Years ago, I’d wake up on Saturday mornings and finish the beer on my night stand. Armed with a wallet and an iPod I’d ramble off into my city. I’d spend the morning counting cracks in the sidewalk while keeping time to what ever the shuffle had in store. I suppose around this time my playlists were dominated by an unhealthy mix of screaming emo bands and hardcore east coast rappers. Not a balanced diet by any means. But my travels almost always lead me to The Music Shack, the best independent record store my tiny Capital City had to offer.
As soon as you cracked the door you were washed with a sense of pretentious knowledge and attitude. Picture Rob, Barry and Dick from High Fidelity. The store was packed with aisle after aisle of new and used discs, posters, records, dvds, box sets, and tee shirts. I’d spend three hours at a time browsing every gem and piece of shit the place had to offer. The owners knew me, and the clerks got my opinion whether they asked for it or not. It was my home away from home. They fucked with me when I finally got the nerve to apply for a job. As they should have. They asked me to write an essay about Led Zeppelin, and naturally, I did it. Essay or not I was getting the job, but that was the nature of the beast.
The manager and co-owner of the store was a bearded, bald headed maniac called Steve. Unknowingly, Steve would bestow to me one of the greatest musical gifts of my life. One painfully average afternoon shift he was cranking “See No Evil” by some band called Television, and singing along with the pitch of a deaf kid at an Ozzy concert. People rummaging around for three 6 mafia tapes and white label bootlegged vinyl didn’t know what to make of this crazy, grizzled dude bellowing at the top of his lungs over a piercing stereo system turned up to ten.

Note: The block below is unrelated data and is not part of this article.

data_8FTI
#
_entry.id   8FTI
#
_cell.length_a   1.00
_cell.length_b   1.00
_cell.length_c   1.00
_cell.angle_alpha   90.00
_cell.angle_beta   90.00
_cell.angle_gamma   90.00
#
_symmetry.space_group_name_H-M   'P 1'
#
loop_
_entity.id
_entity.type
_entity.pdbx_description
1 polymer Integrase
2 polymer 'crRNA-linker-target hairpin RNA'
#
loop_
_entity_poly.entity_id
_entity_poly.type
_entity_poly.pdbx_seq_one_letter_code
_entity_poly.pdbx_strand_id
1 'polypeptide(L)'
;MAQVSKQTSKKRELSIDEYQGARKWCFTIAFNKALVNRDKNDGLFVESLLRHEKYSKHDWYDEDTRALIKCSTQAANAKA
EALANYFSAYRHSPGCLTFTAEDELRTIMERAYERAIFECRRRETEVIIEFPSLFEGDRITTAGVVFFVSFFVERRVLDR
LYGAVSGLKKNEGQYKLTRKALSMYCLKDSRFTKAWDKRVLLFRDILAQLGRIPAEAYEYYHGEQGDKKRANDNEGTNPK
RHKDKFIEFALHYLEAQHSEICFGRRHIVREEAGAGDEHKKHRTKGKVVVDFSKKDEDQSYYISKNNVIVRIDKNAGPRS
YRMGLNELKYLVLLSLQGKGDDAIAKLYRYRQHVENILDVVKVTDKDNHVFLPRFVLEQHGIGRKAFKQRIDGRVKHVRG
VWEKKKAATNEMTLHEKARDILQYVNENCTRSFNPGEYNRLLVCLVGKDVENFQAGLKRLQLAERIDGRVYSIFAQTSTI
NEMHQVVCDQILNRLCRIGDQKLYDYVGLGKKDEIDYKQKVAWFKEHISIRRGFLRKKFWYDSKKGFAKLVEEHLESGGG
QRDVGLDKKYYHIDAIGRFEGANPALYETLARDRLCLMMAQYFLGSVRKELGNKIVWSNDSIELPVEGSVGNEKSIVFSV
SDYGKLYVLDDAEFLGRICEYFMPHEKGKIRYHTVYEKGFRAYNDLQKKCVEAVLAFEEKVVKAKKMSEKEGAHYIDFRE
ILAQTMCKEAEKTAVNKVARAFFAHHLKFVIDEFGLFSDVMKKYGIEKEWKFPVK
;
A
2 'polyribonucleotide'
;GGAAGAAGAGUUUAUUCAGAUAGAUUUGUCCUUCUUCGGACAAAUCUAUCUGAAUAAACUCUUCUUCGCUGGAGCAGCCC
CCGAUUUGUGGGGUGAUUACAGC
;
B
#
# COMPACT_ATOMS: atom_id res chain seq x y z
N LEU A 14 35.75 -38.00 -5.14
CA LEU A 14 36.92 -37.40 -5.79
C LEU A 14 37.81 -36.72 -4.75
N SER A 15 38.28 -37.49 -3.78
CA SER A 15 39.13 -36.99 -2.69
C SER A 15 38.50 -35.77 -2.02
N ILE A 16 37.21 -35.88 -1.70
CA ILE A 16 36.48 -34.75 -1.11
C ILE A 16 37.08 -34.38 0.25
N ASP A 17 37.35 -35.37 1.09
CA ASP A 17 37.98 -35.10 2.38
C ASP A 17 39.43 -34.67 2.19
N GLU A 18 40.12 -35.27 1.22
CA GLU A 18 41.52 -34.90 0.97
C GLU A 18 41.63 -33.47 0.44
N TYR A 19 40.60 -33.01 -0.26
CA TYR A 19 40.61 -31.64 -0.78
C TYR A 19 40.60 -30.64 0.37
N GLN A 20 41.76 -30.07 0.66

This was 2003, and I was fully obsessed with the “garage rock revival” sound coming from New York. In my head, the Strokes were the only band that mattered and I was pumped for Room On Fire, their sophomore record. He insisted that I listen up. He talked of Television’s Tom Verlaine and Richard Lloyd like rock and roll Gods, two punks who streamlined the way guitar parts were written. He drew comparisons to Nick Valensi and Albert Hammond of the Strokes, noting how their parts intertwined, blurring the lines between rhythm and lead. All of a sudden “Reptilia” made perfect sense. The more I spun Television’s Marquee Moon, the more their significance moved from the blurry and obscure to a place of innovation and groundbreaking creativity.
Television recorded Marquee Moon and Adventure before in-fighting and hardcore drug abuse split the dynamic that once made some of the most dialed in instrumental madness I’d ever heard. They reunited in the early 90’s for a self-titled record, but were never able to rekindle that initial fire. Word is there’s a re-tooled lineup and ten new songs in the works. Selfishly, I almost wish it never sees the light of day. Their contribution to angular, guitar driven rock and roll couldn’t be more clear, and could never be as perfect as it shined on Marquee Moon.